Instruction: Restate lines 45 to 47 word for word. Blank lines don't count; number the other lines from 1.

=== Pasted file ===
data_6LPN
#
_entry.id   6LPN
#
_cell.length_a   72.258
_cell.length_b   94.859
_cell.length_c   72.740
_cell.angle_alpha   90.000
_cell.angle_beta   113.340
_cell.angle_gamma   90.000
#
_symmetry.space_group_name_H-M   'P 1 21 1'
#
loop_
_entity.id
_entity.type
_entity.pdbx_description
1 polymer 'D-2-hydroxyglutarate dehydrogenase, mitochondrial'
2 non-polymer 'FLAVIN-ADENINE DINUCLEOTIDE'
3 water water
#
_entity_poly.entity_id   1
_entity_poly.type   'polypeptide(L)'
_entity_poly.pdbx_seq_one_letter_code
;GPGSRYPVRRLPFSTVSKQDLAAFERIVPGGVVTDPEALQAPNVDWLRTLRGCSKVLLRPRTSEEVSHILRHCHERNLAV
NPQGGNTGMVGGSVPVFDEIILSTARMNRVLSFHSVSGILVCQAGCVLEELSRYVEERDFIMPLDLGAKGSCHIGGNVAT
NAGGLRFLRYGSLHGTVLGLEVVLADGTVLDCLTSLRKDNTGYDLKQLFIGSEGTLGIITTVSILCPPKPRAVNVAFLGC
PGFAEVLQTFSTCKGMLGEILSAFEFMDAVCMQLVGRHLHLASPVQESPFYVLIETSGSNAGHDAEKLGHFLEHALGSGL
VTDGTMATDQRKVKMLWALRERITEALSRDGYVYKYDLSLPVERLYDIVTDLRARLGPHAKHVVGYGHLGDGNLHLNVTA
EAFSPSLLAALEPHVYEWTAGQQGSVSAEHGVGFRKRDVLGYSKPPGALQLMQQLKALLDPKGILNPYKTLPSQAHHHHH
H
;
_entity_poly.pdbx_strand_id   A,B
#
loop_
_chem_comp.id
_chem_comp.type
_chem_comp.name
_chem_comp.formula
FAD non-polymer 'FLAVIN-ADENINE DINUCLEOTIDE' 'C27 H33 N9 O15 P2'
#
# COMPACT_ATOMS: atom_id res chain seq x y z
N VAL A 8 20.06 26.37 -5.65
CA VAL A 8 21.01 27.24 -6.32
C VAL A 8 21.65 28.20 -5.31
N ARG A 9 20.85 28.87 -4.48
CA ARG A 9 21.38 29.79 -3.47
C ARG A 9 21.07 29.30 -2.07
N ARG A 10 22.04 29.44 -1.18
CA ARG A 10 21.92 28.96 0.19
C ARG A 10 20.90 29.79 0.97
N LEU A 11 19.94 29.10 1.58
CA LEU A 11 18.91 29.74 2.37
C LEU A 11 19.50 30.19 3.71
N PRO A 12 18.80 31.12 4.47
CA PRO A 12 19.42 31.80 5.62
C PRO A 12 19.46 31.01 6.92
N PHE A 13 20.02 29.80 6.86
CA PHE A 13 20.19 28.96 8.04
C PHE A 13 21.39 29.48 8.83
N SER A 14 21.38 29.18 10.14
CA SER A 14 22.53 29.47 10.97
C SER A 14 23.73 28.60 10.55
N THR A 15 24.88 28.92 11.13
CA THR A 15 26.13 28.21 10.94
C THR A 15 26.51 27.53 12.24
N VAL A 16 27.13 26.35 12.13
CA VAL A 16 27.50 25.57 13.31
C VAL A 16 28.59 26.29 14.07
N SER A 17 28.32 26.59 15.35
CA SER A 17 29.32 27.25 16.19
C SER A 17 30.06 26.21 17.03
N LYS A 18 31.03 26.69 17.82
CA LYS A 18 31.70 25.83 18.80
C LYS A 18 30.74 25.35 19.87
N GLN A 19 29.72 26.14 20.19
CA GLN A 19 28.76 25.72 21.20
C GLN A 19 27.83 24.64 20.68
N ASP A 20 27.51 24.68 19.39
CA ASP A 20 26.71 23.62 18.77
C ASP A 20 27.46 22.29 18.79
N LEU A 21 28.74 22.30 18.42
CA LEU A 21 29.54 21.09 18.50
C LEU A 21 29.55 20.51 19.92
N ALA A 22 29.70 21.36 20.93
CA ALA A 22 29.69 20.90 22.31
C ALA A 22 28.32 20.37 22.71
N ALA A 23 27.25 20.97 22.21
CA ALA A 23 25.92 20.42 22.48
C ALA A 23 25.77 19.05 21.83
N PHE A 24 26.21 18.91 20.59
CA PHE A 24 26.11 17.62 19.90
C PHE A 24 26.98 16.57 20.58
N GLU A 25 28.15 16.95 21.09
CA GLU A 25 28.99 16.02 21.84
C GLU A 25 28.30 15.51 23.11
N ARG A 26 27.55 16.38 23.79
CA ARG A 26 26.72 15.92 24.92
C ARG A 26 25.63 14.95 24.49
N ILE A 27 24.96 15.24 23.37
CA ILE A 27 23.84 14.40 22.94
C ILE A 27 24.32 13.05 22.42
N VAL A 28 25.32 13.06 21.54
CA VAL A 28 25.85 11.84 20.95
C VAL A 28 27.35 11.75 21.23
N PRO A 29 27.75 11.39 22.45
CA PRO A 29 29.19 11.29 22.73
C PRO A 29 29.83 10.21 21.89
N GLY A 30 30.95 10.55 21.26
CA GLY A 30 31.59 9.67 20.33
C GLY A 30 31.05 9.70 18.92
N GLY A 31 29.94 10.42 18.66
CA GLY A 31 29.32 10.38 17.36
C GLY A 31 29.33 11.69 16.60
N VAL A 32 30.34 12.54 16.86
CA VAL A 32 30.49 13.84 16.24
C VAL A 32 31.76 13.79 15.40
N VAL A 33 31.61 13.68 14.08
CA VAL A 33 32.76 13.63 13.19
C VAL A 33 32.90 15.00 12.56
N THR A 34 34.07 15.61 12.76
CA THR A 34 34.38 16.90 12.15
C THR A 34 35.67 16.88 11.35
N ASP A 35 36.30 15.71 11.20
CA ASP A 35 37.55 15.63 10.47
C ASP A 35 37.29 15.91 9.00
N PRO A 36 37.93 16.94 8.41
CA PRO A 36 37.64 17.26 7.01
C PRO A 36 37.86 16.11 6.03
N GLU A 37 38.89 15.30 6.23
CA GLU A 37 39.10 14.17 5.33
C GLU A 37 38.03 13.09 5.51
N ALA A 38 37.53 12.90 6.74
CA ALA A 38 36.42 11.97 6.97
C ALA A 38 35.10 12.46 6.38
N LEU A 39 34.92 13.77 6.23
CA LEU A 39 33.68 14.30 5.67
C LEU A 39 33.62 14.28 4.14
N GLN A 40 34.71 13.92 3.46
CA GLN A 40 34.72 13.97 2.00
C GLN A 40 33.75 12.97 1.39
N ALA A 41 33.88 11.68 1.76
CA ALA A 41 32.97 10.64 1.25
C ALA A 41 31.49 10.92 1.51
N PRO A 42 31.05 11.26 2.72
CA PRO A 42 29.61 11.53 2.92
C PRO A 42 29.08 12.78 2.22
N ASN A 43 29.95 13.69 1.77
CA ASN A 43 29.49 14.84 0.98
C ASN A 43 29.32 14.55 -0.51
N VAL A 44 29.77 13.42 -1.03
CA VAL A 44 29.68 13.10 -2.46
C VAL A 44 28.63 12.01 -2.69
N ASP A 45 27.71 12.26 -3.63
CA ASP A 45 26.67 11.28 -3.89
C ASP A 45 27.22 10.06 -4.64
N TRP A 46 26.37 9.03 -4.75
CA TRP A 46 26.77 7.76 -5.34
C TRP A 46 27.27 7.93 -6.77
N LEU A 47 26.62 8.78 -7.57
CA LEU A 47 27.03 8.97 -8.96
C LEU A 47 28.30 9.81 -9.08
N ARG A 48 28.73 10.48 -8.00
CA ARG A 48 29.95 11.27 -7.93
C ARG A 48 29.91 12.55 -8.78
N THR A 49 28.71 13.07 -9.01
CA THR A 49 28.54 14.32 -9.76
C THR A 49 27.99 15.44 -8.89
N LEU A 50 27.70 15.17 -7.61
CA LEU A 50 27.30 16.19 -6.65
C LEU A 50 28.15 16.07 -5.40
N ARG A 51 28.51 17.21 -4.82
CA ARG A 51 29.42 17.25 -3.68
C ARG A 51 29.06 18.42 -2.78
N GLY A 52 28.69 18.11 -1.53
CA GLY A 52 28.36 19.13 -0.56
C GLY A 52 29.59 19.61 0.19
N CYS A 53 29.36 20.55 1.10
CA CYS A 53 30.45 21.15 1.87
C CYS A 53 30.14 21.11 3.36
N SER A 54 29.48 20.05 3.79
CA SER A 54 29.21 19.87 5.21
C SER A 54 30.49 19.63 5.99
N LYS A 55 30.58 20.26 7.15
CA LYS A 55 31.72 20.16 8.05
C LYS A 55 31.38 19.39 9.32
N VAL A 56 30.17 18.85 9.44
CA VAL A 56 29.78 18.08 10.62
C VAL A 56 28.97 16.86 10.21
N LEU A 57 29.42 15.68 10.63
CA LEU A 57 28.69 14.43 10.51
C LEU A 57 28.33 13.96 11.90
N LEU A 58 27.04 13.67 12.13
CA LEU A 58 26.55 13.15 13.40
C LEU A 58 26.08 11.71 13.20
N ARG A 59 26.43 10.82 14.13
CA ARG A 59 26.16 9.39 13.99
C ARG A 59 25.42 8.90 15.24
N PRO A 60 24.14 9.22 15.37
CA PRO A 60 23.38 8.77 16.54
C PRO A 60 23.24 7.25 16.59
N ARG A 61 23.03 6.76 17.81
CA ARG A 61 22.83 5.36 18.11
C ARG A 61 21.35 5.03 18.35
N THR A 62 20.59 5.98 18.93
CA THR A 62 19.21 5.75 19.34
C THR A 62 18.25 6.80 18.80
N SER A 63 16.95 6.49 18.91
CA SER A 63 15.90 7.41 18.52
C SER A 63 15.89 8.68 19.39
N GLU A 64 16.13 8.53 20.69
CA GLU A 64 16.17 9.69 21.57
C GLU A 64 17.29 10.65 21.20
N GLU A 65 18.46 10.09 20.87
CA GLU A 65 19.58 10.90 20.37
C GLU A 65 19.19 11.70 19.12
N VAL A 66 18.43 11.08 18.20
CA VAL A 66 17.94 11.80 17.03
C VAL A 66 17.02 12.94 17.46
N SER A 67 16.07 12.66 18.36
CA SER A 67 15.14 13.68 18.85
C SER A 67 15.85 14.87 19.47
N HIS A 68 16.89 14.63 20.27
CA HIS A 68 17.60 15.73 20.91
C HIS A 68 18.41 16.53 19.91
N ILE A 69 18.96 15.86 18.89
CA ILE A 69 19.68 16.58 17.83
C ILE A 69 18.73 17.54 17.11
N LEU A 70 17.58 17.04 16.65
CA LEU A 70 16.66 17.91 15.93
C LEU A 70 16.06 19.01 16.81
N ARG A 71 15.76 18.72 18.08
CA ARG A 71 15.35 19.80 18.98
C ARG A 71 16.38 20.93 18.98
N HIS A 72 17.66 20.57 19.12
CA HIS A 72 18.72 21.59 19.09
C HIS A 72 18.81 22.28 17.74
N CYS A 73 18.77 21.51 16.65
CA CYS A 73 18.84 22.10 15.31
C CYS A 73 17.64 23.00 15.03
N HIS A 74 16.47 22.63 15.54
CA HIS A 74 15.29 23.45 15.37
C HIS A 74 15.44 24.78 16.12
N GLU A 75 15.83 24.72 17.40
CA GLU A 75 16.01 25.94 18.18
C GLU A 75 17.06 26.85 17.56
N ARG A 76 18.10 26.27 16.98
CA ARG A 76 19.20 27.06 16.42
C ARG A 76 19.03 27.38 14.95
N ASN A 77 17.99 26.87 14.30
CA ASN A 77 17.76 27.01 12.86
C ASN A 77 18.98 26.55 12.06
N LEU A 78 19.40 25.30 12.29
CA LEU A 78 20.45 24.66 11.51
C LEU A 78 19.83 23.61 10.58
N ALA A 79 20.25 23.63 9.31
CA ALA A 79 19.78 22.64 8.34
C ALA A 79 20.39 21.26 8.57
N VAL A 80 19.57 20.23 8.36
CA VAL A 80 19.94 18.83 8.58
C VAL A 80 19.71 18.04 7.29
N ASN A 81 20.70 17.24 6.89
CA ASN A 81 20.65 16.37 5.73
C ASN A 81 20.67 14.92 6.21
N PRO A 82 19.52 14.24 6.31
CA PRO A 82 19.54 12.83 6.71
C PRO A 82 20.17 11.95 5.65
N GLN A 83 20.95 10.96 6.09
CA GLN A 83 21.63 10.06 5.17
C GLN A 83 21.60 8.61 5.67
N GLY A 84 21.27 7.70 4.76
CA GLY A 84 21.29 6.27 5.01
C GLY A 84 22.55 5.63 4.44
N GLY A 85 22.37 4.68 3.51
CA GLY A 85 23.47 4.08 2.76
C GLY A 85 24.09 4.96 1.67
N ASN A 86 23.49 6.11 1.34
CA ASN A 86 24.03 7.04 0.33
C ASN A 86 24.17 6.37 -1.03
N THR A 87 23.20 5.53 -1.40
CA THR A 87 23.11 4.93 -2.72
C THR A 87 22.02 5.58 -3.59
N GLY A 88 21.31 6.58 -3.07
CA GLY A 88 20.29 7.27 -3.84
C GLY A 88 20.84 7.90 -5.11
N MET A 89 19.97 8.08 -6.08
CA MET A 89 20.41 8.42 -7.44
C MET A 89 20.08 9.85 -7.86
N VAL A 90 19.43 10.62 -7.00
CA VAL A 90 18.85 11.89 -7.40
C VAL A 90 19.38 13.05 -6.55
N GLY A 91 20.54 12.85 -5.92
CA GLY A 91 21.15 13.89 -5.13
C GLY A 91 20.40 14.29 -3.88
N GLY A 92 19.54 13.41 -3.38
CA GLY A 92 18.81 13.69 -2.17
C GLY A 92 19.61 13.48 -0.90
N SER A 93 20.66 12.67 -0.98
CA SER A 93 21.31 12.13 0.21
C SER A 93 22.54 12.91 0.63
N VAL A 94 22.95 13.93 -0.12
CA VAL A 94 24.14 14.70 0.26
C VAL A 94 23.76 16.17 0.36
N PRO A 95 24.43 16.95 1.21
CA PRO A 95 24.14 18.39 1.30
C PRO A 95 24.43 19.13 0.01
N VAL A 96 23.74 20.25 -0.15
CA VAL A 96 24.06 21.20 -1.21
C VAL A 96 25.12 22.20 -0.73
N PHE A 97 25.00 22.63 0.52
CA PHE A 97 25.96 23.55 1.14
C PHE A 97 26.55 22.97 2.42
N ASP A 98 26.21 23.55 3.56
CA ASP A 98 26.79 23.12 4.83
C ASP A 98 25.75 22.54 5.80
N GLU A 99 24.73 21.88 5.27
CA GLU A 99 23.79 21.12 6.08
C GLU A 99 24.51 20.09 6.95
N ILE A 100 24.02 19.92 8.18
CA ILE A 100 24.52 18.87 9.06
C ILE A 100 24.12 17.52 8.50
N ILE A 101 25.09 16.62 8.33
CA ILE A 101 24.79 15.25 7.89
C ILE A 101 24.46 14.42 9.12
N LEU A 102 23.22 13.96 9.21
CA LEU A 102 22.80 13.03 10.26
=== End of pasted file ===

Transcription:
C VAL A 8 21.65 28.20 -5.31
N ARG A 9 20.85 28.87 -4.48
CA ARG A 9 21.38 29.79 -3.47